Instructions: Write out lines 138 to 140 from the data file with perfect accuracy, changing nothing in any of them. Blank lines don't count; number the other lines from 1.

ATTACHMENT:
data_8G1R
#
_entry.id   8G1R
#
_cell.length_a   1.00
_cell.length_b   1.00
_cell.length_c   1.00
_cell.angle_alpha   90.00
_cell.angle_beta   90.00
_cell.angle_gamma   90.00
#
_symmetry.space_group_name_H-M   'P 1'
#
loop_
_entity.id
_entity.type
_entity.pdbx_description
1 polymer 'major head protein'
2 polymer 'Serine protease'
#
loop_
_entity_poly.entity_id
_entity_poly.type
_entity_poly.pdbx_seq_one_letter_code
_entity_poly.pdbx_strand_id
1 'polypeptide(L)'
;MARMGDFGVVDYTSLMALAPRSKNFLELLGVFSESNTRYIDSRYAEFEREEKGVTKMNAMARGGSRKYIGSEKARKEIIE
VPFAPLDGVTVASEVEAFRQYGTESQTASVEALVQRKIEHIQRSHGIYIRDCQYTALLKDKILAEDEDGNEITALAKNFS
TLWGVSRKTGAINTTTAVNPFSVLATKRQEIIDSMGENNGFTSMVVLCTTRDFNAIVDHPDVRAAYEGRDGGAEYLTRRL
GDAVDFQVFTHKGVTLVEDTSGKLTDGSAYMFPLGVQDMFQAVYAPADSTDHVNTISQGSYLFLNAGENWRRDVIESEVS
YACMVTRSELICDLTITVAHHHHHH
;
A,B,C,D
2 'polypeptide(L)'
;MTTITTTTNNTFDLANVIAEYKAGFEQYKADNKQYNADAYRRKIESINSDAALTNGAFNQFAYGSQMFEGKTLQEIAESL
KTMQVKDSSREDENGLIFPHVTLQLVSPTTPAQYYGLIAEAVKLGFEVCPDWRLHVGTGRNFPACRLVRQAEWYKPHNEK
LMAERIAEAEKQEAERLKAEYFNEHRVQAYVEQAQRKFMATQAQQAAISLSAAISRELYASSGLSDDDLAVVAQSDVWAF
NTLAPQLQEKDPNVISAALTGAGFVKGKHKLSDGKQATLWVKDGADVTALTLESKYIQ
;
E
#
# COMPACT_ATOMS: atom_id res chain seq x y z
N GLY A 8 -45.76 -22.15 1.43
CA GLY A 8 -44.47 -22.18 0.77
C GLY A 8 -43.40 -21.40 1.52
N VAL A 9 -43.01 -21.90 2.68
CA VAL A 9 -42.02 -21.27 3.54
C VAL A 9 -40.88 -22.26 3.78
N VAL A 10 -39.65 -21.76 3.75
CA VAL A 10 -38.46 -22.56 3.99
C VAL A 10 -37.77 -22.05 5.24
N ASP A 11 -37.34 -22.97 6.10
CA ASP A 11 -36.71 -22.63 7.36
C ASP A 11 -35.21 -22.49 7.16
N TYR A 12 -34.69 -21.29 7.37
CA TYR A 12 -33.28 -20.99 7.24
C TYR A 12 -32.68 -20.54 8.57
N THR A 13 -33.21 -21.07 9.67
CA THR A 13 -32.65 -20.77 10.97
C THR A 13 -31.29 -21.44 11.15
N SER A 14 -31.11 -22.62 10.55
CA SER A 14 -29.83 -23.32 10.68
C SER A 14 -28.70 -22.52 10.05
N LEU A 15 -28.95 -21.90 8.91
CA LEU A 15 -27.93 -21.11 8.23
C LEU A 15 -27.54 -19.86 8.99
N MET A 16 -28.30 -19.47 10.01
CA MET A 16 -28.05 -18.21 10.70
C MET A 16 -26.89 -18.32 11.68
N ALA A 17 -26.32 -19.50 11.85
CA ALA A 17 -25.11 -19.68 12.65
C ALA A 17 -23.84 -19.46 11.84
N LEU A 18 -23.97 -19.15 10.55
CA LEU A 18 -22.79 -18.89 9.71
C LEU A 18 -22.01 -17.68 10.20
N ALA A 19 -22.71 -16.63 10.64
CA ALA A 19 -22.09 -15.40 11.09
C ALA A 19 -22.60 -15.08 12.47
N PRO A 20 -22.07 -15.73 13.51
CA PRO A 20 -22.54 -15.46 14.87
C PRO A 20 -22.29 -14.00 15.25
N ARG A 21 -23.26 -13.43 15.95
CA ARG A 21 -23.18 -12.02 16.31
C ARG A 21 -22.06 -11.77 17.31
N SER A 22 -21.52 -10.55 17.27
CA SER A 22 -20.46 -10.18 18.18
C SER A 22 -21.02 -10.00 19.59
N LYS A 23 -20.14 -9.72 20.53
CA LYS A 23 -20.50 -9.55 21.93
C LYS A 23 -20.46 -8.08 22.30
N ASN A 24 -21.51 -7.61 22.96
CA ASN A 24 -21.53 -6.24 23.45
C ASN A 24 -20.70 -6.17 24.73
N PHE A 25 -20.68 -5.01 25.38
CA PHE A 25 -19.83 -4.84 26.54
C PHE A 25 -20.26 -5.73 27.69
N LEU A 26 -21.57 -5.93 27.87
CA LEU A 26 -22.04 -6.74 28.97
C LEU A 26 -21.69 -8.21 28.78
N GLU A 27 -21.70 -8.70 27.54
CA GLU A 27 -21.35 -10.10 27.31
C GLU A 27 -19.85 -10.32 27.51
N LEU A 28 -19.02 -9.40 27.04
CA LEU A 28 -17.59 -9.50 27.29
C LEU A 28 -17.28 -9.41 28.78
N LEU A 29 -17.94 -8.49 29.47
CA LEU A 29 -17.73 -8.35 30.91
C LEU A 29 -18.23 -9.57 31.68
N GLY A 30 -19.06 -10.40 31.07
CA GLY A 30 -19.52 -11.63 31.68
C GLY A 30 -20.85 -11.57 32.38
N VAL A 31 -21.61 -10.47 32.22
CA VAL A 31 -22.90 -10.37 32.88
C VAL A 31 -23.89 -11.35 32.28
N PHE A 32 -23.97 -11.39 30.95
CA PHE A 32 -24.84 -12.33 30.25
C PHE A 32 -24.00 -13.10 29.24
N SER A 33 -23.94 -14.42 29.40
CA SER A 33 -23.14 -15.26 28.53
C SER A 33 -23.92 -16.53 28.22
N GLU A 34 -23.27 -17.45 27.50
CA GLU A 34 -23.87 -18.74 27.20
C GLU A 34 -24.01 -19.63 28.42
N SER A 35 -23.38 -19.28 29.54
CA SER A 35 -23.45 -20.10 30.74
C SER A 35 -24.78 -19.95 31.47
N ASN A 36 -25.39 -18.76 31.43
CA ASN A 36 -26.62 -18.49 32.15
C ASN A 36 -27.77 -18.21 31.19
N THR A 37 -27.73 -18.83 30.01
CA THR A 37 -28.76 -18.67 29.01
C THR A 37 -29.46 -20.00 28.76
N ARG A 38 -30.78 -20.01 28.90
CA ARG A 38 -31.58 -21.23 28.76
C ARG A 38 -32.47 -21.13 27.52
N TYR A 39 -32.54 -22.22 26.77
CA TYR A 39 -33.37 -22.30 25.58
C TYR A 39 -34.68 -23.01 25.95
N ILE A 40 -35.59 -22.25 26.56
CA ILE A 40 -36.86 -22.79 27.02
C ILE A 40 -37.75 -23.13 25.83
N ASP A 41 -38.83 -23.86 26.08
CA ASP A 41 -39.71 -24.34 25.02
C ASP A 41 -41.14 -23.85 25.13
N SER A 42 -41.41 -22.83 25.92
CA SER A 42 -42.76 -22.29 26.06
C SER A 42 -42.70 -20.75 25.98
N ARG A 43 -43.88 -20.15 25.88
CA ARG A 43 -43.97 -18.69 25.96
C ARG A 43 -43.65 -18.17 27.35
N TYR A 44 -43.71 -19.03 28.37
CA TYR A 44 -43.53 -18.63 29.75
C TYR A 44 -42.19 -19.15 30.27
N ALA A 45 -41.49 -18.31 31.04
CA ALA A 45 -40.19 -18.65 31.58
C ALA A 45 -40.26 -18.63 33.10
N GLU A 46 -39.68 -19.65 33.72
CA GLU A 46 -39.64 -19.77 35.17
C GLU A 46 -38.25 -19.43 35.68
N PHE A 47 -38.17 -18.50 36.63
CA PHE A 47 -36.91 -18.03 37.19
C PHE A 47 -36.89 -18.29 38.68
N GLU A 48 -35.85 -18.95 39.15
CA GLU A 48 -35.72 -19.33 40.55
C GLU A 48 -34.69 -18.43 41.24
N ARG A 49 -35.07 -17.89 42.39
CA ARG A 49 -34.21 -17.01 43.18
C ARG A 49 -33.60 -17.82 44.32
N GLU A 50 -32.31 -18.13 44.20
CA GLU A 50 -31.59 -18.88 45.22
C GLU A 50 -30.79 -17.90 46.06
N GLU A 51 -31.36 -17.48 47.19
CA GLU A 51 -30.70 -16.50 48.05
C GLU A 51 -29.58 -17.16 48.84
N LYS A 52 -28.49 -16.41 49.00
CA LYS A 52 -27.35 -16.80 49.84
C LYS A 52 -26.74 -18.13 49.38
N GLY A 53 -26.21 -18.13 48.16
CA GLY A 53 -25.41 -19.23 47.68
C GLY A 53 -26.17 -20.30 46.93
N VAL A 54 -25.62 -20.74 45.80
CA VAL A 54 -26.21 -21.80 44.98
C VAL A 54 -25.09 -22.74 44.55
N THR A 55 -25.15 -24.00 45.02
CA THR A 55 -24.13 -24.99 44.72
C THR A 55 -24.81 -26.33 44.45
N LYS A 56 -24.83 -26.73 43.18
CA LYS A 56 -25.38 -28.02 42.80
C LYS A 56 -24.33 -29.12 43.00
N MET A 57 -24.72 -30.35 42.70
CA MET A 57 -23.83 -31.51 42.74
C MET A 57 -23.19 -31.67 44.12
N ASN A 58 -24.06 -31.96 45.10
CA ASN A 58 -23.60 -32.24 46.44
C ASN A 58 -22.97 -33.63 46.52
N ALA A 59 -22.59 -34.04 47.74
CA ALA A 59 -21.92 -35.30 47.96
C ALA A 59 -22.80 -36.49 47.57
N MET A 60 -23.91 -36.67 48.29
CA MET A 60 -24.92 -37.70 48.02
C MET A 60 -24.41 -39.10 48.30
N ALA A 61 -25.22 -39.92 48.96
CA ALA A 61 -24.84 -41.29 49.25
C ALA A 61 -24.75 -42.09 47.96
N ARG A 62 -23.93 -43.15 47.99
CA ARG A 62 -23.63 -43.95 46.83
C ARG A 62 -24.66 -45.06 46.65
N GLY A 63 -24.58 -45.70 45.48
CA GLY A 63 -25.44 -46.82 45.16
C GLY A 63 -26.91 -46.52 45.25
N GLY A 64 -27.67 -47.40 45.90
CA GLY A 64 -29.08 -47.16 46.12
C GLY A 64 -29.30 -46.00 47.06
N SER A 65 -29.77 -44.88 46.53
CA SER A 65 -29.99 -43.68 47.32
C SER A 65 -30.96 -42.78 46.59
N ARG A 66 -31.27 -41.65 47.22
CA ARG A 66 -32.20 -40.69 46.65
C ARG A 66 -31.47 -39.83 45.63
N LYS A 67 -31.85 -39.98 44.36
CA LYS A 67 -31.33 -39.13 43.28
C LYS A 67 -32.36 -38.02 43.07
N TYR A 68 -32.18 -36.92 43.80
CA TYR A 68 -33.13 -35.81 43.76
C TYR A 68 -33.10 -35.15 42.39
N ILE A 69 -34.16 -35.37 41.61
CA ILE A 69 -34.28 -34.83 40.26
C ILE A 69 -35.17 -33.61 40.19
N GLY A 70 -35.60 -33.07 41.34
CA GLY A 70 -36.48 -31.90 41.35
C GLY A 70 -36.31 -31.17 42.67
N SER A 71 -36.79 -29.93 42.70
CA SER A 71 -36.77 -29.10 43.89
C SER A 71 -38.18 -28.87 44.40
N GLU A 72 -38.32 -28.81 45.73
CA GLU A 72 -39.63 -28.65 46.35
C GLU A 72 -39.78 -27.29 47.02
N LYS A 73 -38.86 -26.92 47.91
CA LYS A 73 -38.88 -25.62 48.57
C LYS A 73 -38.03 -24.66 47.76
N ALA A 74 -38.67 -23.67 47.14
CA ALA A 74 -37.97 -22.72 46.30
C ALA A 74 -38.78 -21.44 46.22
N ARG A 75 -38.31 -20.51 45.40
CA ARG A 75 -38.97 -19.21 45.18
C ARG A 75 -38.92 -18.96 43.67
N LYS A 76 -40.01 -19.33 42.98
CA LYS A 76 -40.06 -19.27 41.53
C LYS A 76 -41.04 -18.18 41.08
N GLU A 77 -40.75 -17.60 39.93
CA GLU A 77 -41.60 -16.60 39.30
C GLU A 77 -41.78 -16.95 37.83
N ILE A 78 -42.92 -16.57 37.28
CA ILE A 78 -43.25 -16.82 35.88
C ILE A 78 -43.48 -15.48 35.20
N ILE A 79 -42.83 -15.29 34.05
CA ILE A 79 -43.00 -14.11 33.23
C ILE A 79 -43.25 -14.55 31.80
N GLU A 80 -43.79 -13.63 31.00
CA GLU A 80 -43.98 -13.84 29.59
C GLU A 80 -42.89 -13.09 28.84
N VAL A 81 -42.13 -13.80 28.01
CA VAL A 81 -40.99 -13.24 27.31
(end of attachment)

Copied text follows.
C TYR A 39 -34.68 -23.01 25.95
N ILE A 40 -35.59 -22.25 26.56
CA ILE A 40 -36.86 -22.79 27.02